Amid loss and longing, love for language connects us all

Khalid Farshori

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Magic unfolds when literati gather on stage. Each make their presence felt in their own unique manner. They unleash energy that only a constellation of writers and artists can unravel.

This is exactly what happened at the 11th International Urdu Conference, held at the Arts Council of Pakistan, in Karachi, recently. Writers, poets, and intellectuals from within and outside Pakistan graced the occasion.

They came in all shapes and sizes, brought their own ethnicities as well as sensibilities. Love for the language held them together while the grace and beauty of the written word – especially those that formed artistic expressions – brought smiles to their faces.

The most amazing part to notice on such occasions is the awe and respect these literary figures demonstrate for each other.

They were ever willing to lend an ear to the fellow author and were lavish in praise whenever it was due. It was as if they are thriving and rejoicing in each other’s company.

Loss of an era

This year’s event started on a somber note as Urdu language lost a renowned poet, writer and human right activist Fahmida Riaz. A minute’s silence – to honor the soul – helped participants come to terms with the loss of a legend who would be missed for years to come.

Fahmida was more than just a progressive Urdu writer, poet, human rights activist and feminist. She was the first one to translate Masnavi of Jalaluddin Rumi from Persian into Urdu.

In the words of columnist Asad Alvi, through translation, Fahmida decolonized feminism and could move across temporalities and geographies. She learnt Sanskrit in India and, in her own words, she was a midnight’s child.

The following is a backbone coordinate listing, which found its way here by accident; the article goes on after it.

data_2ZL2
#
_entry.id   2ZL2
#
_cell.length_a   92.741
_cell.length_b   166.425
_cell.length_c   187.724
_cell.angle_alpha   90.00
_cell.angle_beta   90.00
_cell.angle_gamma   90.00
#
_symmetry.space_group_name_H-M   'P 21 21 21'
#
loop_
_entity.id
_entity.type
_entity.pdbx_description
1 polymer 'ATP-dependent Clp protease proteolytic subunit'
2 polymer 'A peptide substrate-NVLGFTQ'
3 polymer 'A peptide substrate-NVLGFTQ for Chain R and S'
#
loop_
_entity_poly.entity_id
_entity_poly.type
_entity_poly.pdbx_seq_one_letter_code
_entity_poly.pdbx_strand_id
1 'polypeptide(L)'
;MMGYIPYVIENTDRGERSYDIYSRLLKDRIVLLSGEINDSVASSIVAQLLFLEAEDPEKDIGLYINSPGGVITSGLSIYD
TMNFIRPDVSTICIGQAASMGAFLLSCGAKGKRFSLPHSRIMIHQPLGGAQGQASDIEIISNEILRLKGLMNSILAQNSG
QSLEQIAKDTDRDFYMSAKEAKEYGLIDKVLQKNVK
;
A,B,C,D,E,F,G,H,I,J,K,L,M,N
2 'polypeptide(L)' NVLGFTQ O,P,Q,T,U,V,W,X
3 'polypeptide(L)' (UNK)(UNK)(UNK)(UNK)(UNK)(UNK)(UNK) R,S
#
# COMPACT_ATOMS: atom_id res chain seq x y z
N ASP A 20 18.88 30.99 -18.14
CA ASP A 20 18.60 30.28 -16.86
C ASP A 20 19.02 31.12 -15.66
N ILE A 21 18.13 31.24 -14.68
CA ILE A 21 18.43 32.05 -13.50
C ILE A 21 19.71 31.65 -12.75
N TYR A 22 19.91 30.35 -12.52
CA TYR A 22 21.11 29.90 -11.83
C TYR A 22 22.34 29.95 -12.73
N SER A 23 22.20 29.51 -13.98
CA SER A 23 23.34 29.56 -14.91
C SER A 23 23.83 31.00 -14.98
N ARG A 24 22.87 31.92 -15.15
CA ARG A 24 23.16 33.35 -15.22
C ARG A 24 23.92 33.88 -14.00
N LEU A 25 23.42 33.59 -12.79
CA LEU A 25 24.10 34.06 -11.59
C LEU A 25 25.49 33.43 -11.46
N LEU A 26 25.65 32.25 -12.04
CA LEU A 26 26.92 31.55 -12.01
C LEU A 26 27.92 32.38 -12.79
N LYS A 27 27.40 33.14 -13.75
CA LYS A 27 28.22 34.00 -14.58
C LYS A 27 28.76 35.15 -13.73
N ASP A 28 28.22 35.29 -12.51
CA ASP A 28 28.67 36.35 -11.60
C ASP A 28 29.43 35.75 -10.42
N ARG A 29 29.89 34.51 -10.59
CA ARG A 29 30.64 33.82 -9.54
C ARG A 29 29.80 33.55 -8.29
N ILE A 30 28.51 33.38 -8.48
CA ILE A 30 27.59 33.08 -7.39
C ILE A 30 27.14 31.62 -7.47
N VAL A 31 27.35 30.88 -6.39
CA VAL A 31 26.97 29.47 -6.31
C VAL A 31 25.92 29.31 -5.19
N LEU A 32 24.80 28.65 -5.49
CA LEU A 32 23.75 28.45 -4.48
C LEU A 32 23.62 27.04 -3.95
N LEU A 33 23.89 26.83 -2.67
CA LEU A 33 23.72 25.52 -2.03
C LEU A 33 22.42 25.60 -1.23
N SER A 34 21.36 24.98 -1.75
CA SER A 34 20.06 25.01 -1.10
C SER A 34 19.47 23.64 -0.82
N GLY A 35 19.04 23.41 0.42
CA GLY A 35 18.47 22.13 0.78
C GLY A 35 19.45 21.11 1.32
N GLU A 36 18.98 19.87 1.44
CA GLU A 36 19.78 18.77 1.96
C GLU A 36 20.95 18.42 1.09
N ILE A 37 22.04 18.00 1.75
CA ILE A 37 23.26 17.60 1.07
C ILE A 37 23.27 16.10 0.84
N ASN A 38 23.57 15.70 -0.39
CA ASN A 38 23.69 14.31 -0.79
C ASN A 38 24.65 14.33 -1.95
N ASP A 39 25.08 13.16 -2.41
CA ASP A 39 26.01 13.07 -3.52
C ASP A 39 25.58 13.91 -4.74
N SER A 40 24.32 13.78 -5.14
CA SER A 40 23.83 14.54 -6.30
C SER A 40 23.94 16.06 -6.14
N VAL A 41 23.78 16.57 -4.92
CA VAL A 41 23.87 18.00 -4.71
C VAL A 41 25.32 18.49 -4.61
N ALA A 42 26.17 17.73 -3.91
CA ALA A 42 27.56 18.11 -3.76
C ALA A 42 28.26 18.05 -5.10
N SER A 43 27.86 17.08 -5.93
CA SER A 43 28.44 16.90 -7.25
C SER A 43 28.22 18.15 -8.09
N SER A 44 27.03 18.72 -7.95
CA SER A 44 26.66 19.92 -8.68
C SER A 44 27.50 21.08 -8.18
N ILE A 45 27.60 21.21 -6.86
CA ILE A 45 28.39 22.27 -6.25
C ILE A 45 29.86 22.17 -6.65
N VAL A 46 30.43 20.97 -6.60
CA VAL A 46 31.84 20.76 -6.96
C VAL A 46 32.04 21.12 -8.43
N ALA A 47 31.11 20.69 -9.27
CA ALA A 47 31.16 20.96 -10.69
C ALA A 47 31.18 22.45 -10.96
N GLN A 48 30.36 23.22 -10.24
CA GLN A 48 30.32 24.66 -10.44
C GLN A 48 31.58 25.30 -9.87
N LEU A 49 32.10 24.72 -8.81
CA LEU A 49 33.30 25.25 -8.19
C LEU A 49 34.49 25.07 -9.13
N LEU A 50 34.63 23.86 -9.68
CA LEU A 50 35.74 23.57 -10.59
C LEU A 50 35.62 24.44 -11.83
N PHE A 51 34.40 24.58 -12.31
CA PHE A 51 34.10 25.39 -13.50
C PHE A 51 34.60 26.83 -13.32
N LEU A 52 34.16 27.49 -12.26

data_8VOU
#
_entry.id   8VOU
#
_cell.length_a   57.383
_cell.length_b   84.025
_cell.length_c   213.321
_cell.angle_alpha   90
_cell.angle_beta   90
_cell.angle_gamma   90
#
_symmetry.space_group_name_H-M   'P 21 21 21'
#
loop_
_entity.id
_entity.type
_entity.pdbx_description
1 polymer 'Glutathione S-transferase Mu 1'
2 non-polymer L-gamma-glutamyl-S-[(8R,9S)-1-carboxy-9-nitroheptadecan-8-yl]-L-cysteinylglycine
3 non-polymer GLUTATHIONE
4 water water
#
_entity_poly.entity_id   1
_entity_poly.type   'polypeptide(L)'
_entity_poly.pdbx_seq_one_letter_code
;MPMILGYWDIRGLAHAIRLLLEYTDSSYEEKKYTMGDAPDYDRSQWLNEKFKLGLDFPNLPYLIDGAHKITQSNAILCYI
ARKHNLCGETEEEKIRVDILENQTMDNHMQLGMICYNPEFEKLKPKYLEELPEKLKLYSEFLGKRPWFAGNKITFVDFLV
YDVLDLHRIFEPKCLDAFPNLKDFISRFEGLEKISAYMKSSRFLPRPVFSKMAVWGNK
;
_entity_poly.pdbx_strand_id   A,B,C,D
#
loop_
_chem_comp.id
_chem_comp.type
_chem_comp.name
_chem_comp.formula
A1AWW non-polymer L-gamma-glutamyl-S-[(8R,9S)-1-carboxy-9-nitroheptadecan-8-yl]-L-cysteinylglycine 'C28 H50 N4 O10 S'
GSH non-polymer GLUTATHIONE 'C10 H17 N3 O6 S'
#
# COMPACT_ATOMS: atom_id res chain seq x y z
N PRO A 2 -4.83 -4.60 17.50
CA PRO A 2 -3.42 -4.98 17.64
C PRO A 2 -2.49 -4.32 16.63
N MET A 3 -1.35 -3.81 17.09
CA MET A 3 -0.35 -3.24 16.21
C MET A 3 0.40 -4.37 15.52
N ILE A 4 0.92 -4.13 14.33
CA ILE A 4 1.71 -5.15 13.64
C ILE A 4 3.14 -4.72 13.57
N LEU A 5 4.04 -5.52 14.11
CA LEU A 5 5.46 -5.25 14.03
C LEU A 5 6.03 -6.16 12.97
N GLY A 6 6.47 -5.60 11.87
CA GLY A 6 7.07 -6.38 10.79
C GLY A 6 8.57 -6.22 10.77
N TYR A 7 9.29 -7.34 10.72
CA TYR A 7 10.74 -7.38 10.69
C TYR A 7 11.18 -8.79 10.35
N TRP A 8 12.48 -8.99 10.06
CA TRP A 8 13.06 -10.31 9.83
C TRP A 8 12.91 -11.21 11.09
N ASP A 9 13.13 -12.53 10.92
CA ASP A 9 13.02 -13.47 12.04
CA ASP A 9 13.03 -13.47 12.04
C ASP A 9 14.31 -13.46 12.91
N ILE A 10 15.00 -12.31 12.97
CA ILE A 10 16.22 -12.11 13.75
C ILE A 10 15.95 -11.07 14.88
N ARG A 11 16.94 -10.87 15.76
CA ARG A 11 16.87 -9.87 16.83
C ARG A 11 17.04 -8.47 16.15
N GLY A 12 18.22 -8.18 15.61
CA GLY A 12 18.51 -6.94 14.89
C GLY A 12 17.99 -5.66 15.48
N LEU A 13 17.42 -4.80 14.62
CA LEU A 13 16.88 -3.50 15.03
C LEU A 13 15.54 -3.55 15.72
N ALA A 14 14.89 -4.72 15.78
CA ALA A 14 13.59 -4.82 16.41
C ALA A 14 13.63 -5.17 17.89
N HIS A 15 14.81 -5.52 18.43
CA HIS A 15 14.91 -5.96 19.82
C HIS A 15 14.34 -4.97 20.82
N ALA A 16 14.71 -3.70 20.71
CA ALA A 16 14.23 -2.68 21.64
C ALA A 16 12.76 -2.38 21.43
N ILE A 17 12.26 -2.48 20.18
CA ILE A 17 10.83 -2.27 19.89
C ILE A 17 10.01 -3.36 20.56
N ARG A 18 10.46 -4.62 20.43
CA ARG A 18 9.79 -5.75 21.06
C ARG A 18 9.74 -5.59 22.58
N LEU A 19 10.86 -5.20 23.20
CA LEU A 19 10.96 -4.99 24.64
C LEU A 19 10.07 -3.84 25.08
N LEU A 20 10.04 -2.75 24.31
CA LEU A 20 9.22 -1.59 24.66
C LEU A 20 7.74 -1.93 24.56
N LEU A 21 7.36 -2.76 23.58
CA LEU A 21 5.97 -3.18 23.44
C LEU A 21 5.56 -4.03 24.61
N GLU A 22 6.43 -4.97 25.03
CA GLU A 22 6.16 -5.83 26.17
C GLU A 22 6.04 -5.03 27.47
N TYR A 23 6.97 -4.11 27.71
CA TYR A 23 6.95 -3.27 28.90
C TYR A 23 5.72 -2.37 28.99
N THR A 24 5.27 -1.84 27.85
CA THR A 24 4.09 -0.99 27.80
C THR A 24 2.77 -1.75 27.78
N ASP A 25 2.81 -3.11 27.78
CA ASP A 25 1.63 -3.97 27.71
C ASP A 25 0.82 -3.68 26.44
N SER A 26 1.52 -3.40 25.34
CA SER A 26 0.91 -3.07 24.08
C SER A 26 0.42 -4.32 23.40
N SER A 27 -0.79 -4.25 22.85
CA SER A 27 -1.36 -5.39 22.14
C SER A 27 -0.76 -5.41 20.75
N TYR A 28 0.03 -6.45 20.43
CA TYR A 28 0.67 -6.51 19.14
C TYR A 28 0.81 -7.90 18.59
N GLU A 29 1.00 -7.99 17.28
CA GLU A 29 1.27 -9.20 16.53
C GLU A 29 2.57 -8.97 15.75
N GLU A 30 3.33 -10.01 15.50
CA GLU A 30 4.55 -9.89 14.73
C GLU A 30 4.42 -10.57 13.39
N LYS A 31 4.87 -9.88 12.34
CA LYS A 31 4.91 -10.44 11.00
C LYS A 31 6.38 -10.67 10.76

Luminaries galore

After lamentation, it was time for some celebration – of writings and their writers. Arts Council also awarded lifetime achievement award to Zia Mohiuddin for his work for Urdu, Film, TV and other fields.

A research paper on the current situation of Urdu by Nasir Abbas Nayer surmised that the current situation for the language is “one of the strictest times in history”.

Shamim Hanfi, another renowned critic and writer, who had traveled from India to attend the event, presented his paper on the “meaning of Urdu Literature in the 21st Century”.

Another session honored the celebrated Urdu poet, writer and philosopher John Elia. The session was aptly titled “John Elia – Only one man in the world”. With people gathered outside the hall to get in, this proved to be the most well-attended session.

“Urdu in Cyber Space” was another session that stood out. Whichever sphere it operates in, language remains the fulcrum of culture. One only had to be at this event to understand the relevance of that expression.
Khalid Farshori is a senior journalist based in Karachi, Pakistan. He tweets @FarshoriKhalid.